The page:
The H-145 six-cylinder engine, with the “Power Dome” aluminum cylinder head was standard, with the Twin H-Power I-6 as optional.
1953 Hudson Facts – Engines
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- Jet Standard 202 CID I-6
- Jet Twin H-Power 202 CID I-6
- Wasp 232 CID I-6
- Wasp 262 CID CID I-6
- Wasp Twin H-Power 262 CID I-6
- Hornet 308 CID I-6
- Hornet Twin H-Power 308 CID I-6
Jet and Super Jet Standard Six: Inline L-head six-cylinder. Chrome alloy block. Displacement: 202 CID. Bore am stroke: 3.00″ x 4.75″ inches. Compression ratio: 7.5:1. Horsepower: 104 @ 4000 RPM (106 @ 4000 RPM with optional 8:1 cylinder head). Torque: 158 @ 1400 RPM. Four main bearings. Solid valve lifters. Carburetor: Carter one-barrel type: Models WA1-2009S or SA.
Jet and Super Jet “Twin H-Power” Six: Inline L-head six-cylinder. Chrome alloy block. Displacement: 202 CID. Bore am stroke: 3.00″ x 4.75″ inches. Compression ratio: 8.0:1. Horsepower: 114 @ 4000 RPM. Torque: 160 @ 1400 RPM. Four main bearings. Solid valve lifters. Carburetors: Two Carter one-barrel type WA-I model 2013-S. (Twin H-Power became a factory-installed production option for 1953 Jets early in the 1953 production run).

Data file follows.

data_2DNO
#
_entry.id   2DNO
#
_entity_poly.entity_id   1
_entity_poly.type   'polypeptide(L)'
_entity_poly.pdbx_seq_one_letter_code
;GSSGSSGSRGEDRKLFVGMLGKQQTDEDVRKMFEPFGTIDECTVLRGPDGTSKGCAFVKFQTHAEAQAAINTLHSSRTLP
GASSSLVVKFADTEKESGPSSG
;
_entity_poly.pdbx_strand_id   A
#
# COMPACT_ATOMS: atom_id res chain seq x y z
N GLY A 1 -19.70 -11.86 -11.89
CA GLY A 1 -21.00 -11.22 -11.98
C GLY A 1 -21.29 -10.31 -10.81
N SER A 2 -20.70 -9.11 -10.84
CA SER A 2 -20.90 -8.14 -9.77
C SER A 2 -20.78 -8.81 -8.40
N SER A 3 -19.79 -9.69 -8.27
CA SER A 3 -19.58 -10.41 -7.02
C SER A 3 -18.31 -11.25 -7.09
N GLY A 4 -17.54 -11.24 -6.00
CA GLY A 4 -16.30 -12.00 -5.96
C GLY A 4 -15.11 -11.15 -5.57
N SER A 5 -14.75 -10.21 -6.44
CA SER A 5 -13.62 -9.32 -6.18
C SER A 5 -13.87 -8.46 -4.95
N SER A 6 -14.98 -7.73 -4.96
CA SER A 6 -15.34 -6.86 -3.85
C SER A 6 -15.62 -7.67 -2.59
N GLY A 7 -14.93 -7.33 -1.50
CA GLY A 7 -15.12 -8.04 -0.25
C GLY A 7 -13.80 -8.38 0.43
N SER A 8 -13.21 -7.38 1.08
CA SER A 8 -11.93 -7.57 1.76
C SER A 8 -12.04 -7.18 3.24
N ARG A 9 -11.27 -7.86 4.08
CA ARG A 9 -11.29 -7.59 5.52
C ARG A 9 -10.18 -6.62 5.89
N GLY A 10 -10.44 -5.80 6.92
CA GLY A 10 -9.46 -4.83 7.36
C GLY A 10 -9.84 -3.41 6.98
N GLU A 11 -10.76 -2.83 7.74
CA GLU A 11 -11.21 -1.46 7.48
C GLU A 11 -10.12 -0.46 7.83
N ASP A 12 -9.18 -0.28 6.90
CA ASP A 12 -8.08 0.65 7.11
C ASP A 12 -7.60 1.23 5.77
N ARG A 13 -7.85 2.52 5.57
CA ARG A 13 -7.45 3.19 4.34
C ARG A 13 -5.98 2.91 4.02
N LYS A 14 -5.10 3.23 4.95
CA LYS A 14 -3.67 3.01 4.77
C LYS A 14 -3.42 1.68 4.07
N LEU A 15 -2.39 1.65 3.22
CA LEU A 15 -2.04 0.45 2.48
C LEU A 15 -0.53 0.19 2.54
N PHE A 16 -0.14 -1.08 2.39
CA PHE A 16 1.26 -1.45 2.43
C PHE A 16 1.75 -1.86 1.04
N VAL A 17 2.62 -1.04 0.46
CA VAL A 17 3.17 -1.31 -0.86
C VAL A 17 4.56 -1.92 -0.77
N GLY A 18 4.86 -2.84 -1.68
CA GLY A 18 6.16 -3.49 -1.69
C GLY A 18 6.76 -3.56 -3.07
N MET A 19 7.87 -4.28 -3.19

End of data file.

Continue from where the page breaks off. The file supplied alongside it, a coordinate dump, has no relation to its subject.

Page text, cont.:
Wasp Six: Inline L-head Six-cylinder. Chrome alloy block. Displacement: 232 CID. Bore and stroke: 3.5625″ x 3.875″. Compression ratio: 6.7:1. Horsepower: 112 @ 4000 RPM. Torque: 175 @ 1600 RPM. Four main bearings. Solid valve lifters. Carburetor: Carter one-barrel type WA-1 model 749S.
Super Wasp Six: Inline L-head six-cylinder. Chrome alloy block. Displacement: 262 CID. Bore and stroke: 3.5625″ x 4.375″. Compression ratio: 6.7:1. Horsepower: 127 @ 4000 RPM. Torque: 200 @ 1600 RPM. Four main bearings. Solid valve lifters. Carburetor: 2-barrel WGD Type Model 776S.
Super Wasp “Twin H-Power” Six: Inline L-head six-cylinder. Chrome alloy block. Displacement: 262 CID. Bore and stroke: 3.5625″ x 4.375″. Compression ratio: 6.7:1. Horsepower: 140 @ 4000 RPM. Torque: 200 @ 1600 RPM. Four main bearings. Solid valve lifters. Two Carter one-barrel type WA-1 model 990S.